Questions Surround Newhall Project
Los Angeles County supervisors will consider granting final approval to the 21,600-home Newhall Ranch project Tuesday, nearly three years after a judge forced the developer to prove it has enough water for the massive subdivision.
But some of the project’s most serious complications spring from a different source -- the discovery on the site of the endangered San Fernando Valley spineflower and fallout from an investigation into the developer’s alleged destruction of the plant.
In county government, details of the spineflower case have led to a disagreement over the trustworthiness of Newhall Land & Farming Co.'s latest environmental reports, which supervisors will consider Tuesday. County biologist Daryl Koutnik said the planning staff is comfortable with the documents, but the supervisors’ ecological advisory committee doubts whether the company’s new environmental reports are complete.
“We’re not dealing with a company here that is willing to divulge its information,” committee member Frank Hovore said at a January meeting. “So why should we believe this information is even credible?”
The discovery of the plant on the development site was announced in May 2000, a few days before Kern County Superior Court Judge Roger D. Randall temporarily blocked supervisors’ initial approval of the project.
More recently, the Los Angeles County district attorney’s office investigated allegations that the developer destroyed some spineflowers, but dropped its probe in February as part of a settlement with Newhall.
The company asserts it did nothing wrong.
But others are not convinced. In a letter to her Los Angeles County colleagues this month, Ventura County Supervisor Kathy Long said public records provide “a clear picture of Newhall deliberately withholding spineflower discoveries from regulatory agencies, censoring consultant’s conclusions made available to the public, and targeting spineflower colonies for destruction.”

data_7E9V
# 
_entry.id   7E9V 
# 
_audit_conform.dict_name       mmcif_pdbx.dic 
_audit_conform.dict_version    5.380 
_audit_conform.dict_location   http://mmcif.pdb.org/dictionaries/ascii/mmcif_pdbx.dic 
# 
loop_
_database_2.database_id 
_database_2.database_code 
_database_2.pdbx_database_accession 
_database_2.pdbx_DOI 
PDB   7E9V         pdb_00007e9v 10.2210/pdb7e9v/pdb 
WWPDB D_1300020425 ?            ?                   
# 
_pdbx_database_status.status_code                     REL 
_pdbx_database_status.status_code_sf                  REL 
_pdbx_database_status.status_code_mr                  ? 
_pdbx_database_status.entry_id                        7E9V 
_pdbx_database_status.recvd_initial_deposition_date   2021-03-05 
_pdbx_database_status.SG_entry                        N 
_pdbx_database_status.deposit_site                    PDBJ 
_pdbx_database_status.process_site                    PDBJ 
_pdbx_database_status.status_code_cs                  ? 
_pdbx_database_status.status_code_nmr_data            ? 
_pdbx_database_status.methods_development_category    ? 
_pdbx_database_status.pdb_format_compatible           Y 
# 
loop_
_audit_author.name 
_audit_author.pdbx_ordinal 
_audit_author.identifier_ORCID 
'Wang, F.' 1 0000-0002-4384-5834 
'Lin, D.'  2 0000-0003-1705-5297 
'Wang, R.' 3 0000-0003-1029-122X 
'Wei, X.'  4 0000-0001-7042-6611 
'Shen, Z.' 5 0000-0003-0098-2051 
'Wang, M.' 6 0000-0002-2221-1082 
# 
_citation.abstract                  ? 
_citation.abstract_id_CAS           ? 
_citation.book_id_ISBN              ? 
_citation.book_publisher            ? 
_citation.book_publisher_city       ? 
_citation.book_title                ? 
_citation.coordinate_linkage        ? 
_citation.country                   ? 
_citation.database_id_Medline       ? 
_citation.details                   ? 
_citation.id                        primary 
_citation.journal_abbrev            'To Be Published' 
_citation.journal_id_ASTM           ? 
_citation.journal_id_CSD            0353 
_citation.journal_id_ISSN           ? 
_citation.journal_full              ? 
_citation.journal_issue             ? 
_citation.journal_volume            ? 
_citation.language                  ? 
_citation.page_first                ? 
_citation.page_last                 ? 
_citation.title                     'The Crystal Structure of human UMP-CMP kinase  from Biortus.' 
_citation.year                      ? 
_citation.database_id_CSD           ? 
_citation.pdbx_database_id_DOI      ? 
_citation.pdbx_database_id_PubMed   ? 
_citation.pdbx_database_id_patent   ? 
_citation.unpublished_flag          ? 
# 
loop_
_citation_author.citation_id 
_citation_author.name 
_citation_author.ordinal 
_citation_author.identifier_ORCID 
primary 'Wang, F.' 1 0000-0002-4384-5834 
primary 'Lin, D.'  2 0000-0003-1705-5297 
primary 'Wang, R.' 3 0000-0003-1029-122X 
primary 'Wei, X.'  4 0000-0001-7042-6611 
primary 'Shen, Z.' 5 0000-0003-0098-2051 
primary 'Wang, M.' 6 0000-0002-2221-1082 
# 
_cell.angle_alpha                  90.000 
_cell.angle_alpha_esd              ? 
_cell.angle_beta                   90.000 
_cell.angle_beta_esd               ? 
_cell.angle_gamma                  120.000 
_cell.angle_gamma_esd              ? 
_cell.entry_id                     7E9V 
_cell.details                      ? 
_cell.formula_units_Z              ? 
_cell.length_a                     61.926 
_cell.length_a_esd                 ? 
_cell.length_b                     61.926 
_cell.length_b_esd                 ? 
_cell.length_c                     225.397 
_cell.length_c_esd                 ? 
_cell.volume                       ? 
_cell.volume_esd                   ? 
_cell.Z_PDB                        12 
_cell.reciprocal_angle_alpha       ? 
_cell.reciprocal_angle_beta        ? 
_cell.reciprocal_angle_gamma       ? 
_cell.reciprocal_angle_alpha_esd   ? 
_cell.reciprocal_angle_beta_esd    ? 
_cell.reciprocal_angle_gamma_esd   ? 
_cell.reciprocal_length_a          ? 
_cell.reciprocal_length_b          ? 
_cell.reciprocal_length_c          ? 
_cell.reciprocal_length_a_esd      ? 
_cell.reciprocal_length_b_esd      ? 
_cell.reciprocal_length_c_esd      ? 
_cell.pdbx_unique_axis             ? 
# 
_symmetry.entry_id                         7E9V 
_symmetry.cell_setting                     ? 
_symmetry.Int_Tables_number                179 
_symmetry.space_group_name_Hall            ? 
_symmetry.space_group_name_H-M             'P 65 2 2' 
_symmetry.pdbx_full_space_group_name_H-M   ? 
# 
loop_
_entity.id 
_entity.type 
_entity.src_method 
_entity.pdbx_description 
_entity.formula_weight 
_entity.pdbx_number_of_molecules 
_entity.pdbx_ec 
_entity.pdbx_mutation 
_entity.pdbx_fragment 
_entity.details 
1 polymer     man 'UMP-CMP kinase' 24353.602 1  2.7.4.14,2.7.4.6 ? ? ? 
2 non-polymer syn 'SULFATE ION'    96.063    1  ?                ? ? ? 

Others say the controversy has exposed flaws in Los Angeles County’s environmental reporting procedures.
A state Assembly bill has been introduced to address the issue, and last week Supervisor Michael Antonovich introduced a motion to study changes locally.
If the supervisors are now wary of the system used to analyze Newhall Ranch, some opponents wonder why the board is considering a final vote on the project Tuesday.
Such problems pose new challenges for officials who were already dealing with complex issues stemming from the proposal.
Despite a series of lawsuits that complicated the water rights picture, Newhall believes it has developed one of the most detailed water supply plans ever, with water coming from four sources -- including purchases from a private company in Kern County, which critics see as a dangerous step toward privatization of California water.
On Randall’s orders, the company reanalyzed the project’s effect on traffic, aquatic life and a wildlife corridor.
If supervisors sign off on the reports, they will still have to be approved by the Kern County court.
But the spineflower issue has provided new ammunition for critics who say that Newhall cannot be trusted to protect the fragile resources of the Santa Clarita Valley, one of Southern California’s fastest-growing suburbs.